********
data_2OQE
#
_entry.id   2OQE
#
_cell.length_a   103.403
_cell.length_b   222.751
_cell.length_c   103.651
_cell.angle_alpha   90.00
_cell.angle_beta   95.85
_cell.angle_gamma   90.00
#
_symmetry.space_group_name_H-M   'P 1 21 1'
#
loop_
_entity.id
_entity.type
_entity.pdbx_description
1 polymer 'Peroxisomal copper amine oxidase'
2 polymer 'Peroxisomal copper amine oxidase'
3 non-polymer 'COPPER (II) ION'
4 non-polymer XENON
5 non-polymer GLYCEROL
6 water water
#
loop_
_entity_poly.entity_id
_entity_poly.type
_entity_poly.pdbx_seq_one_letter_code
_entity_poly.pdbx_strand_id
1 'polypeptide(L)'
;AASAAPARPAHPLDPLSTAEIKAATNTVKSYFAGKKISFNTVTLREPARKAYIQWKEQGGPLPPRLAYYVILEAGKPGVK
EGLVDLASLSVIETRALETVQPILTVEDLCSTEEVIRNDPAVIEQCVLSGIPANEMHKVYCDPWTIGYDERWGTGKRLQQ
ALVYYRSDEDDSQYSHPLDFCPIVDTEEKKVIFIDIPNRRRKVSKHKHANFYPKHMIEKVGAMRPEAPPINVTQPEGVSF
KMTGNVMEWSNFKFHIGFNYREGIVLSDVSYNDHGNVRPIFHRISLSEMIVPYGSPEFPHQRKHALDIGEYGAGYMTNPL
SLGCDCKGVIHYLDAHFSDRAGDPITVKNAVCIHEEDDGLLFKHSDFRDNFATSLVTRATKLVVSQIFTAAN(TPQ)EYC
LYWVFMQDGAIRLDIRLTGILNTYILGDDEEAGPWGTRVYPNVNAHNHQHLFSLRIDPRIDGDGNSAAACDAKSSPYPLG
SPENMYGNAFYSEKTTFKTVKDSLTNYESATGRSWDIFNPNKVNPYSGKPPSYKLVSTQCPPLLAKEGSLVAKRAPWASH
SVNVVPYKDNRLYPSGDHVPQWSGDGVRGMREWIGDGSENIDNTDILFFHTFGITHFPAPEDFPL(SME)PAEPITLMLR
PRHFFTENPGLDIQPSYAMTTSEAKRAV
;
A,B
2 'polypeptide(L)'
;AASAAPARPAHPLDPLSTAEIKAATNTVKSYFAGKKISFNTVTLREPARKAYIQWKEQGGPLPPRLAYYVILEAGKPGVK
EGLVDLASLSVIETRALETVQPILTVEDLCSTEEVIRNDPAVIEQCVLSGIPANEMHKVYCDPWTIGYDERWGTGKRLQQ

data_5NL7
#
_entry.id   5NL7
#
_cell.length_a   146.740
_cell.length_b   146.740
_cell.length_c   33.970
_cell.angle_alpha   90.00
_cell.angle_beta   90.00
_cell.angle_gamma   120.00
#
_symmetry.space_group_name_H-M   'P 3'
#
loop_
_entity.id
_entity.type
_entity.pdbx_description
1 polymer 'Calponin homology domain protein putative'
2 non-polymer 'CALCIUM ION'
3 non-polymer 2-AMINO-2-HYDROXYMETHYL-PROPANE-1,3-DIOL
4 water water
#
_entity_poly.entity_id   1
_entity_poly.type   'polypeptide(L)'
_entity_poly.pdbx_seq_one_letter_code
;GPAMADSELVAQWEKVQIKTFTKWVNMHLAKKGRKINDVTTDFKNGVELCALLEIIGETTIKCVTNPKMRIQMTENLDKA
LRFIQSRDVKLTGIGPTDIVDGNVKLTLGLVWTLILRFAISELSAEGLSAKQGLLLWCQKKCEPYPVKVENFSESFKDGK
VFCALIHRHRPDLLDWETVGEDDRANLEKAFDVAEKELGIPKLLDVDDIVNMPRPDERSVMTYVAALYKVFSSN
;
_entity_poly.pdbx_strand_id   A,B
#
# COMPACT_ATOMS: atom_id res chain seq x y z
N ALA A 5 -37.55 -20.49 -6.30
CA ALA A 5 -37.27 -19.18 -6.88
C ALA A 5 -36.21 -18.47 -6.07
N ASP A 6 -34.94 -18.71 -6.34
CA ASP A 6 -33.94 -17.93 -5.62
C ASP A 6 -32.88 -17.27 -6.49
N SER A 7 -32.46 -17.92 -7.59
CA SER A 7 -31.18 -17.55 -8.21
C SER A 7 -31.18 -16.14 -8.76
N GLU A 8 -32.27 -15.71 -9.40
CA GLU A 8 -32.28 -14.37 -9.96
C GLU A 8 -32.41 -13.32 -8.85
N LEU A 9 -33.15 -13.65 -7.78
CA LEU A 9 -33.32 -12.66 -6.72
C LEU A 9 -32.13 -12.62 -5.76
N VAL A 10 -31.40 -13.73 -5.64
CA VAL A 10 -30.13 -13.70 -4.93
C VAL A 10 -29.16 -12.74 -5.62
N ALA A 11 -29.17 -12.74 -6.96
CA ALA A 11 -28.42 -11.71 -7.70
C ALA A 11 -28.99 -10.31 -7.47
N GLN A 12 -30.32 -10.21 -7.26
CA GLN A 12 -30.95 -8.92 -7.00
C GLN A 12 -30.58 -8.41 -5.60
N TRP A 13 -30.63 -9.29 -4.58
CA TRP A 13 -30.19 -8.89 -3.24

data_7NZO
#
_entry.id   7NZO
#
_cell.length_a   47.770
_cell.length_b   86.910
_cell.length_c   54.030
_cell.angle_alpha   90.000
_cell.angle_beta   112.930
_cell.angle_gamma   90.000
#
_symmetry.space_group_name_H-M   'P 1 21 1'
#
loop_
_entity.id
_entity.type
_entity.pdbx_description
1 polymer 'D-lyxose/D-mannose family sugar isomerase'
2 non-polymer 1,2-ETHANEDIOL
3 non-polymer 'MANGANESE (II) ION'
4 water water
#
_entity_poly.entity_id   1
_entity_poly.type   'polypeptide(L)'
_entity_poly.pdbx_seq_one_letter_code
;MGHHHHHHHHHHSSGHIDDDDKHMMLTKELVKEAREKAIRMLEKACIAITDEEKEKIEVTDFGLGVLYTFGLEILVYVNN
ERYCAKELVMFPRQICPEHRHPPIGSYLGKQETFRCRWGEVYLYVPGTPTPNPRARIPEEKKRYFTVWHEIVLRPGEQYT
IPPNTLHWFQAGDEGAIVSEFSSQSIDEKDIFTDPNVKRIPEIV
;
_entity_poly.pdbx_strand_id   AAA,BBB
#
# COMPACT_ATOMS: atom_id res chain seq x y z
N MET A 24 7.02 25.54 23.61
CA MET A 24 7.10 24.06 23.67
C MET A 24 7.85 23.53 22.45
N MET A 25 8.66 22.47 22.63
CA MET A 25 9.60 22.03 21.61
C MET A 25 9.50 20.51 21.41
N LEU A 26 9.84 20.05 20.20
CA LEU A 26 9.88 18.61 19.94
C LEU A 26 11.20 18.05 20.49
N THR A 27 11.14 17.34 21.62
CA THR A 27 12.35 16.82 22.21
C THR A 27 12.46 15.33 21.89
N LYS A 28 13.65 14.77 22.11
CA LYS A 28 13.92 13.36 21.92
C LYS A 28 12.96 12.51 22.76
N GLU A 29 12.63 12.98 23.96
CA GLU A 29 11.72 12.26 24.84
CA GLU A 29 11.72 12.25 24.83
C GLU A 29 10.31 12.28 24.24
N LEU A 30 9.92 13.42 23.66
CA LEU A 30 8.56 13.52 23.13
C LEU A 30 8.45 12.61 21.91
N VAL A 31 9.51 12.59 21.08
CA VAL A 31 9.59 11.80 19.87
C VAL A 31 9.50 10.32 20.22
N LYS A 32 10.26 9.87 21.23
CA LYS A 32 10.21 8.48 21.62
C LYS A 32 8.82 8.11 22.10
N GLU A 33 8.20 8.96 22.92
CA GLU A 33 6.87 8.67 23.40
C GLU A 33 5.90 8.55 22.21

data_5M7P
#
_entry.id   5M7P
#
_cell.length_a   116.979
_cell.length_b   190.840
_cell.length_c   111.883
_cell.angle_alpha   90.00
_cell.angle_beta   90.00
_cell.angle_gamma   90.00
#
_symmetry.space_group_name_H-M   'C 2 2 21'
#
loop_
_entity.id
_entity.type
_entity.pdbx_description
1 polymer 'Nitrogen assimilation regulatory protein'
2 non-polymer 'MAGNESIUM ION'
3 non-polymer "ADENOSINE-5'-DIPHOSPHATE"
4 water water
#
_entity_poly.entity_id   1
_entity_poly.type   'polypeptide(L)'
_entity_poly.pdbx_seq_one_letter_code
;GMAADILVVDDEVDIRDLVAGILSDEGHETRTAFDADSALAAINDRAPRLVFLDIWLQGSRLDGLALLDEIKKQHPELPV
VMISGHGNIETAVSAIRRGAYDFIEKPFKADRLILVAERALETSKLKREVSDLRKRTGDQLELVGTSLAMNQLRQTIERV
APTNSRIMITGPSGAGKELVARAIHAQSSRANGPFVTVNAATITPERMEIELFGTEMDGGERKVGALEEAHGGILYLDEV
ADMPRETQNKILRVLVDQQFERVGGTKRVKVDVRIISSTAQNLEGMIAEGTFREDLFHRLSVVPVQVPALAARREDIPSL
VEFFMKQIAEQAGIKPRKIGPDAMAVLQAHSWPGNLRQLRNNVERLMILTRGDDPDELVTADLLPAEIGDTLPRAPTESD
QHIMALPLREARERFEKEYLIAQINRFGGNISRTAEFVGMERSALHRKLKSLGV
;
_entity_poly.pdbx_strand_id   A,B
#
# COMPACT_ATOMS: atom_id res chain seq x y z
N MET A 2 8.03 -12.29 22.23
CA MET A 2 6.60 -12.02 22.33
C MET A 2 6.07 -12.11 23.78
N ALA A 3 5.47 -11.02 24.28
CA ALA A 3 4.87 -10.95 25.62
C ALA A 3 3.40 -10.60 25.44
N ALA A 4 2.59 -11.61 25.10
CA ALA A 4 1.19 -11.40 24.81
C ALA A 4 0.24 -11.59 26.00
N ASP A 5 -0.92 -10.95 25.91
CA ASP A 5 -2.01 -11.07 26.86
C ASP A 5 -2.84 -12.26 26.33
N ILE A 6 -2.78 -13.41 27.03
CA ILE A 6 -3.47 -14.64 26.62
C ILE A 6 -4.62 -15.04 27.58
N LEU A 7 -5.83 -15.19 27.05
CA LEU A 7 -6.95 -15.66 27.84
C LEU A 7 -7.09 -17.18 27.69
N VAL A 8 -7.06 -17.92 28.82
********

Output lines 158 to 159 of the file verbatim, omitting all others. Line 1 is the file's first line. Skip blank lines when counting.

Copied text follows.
CA VAL A 31 9.59 11.80 19.87
C VAL A 31 9.50 10.32 20.22